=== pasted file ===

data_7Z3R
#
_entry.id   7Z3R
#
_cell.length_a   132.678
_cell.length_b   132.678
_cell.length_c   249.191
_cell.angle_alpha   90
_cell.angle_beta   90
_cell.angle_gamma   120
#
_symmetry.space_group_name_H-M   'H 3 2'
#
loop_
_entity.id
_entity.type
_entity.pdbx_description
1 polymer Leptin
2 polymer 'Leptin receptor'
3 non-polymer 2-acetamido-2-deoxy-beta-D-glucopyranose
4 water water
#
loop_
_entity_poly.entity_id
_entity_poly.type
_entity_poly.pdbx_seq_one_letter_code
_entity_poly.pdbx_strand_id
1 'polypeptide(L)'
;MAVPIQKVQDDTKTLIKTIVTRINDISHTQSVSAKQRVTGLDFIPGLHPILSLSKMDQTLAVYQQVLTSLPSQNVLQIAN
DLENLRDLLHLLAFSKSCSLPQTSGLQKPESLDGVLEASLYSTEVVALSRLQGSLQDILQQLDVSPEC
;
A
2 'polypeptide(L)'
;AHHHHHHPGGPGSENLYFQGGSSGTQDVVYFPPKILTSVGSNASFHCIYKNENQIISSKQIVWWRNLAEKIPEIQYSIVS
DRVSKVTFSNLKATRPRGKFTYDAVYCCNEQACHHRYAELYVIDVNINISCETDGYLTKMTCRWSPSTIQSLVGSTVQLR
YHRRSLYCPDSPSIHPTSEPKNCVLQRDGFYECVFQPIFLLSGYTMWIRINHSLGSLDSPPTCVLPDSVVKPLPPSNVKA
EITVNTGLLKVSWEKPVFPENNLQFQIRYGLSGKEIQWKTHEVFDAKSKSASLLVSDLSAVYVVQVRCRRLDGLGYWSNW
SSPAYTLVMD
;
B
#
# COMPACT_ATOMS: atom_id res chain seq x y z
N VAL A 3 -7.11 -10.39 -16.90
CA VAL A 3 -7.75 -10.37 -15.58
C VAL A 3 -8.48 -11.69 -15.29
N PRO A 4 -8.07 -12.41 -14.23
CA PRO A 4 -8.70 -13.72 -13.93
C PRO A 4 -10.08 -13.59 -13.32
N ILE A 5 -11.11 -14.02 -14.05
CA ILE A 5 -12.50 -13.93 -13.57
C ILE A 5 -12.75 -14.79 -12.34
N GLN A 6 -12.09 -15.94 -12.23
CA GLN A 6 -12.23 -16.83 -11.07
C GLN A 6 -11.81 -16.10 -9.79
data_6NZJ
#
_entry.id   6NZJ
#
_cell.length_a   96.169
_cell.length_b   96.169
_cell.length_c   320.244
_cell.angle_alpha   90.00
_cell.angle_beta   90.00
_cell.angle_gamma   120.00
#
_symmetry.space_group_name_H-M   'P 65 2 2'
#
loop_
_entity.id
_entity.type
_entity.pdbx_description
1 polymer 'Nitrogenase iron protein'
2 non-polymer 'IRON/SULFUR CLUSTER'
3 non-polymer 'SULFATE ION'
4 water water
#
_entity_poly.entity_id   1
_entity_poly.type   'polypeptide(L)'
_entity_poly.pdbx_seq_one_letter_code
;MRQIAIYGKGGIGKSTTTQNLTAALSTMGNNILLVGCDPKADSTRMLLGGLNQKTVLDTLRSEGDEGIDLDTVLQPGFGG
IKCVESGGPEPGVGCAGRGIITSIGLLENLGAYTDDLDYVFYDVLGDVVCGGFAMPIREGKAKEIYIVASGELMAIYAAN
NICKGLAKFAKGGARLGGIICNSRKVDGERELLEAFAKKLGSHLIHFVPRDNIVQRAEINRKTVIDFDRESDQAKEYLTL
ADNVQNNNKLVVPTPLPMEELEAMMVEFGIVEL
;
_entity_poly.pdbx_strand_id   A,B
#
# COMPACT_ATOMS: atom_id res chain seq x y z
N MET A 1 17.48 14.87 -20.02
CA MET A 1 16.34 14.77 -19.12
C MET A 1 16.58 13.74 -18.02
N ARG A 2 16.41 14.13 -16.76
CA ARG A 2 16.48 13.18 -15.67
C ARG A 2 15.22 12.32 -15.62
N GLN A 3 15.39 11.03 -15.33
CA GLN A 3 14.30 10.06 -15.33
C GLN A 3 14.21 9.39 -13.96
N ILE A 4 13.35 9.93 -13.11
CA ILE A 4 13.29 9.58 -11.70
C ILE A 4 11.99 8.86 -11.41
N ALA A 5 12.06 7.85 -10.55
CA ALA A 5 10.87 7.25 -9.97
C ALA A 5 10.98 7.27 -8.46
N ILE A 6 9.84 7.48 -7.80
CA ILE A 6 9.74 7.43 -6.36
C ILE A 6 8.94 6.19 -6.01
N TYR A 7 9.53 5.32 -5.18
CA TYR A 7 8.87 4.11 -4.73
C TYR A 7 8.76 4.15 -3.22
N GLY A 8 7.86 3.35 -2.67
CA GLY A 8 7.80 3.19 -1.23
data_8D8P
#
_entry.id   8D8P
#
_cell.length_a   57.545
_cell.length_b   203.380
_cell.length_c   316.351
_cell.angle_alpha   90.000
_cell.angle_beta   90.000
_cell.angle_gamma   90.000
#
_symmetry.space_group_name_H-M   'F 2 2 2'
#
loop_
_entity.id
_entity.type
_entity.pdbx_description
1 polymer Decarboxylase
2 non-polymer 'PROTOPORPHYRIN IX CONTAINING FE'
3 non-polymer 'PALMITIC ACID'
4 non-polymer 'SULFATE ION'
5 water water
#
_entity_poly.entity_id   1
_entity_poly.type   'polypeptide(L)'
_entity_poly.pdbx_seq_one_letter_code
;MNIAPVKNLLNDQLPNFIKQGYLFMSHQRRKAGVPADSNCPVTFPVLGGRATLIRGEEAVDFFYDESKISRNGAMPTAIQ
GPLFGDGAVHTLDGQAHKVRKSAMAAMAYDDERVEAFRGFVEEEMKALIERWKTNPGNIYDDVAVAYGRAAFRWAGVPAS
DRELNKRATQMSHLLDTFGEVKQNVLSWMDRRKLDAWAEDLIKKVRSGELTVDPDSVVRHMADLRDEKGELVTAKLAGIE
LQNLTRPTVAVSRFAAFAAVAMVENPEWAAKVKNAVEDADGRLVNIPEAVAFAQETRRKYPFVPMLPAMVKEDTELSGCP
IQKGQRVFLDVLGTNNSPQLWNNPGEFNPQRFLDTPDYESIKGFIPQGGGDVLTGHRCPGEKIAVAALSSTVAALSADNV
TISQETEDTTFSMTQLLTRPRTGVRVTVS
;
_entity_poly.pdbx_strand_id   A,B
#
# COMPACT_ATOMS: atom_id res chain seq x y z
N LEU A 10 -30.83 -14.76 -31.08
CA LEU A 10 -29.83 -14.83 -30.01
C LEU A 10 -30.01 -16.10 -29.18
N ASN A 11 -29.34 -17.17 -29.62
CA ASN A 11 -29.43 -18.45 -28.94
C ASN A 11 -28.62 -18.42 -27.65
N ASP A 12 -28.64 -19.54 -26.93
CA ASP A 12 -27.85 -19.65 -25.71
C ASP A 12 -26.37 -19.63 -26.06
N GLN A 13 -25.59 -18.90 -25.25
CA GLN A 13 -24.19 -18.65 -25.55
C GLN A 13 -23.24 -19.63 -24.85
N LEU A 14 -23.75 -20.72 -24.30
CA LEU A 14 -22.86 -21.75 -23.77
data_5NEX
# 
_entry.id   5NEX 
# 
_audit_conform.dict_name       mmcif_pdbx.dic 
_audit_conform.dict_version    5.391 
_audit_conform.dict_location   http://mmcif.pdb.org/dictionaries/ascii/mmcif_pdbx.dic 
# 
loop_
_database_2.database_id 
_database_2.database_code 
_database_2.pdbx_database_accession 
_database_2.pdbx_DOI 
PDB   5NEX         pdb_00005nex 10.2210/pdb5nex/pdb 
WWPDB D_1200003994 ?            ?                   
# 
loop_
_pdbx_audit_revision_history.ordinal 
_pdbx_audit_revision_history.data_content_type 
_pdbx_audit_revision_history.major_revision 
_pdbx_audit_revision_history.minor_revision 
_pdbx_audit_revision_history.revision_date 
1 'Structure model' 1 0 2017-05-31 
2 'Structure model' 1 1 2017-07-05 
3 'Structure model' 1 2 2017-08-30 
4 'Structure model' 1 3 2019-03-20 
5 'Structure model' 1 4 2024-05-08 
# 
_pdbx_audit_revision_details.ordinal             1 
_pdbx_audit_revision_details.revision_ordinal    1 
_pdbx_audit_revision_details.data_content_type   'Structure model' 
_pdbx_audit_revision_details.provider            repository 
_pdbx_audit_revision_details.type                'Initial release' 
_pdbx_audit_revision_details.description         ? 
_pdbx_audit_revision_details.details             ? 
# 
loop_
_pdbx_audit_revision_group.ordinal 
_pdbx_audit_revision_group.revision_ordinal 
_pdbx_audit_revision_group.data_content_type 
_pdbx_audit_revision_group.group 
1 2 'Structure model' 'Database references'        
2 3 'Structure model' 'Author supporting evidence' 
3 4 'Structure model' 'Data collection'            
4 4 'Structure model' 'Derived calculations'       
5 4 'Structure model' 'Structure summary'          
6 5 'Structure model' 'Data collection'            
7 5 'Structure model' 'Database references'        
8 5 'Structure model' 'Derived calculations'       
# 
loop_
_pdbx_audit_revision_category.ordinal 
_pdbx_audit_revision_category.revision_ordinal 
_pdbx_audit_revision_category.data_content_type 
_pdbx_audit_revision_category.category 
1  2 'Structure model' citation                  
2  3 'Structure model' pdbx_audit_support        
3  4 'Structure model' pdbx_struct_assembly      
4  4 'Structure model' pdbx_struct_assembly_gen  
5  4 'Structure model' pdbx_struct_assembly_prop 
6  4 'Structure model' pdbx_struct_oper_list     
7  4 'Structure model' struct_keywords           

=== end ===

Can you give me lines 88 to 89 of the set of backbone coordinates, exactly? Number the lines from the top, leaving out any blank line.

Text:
N MET A 1 17.48 14.87 -20.02
CA MET A 1 16.34 14.77 -19.12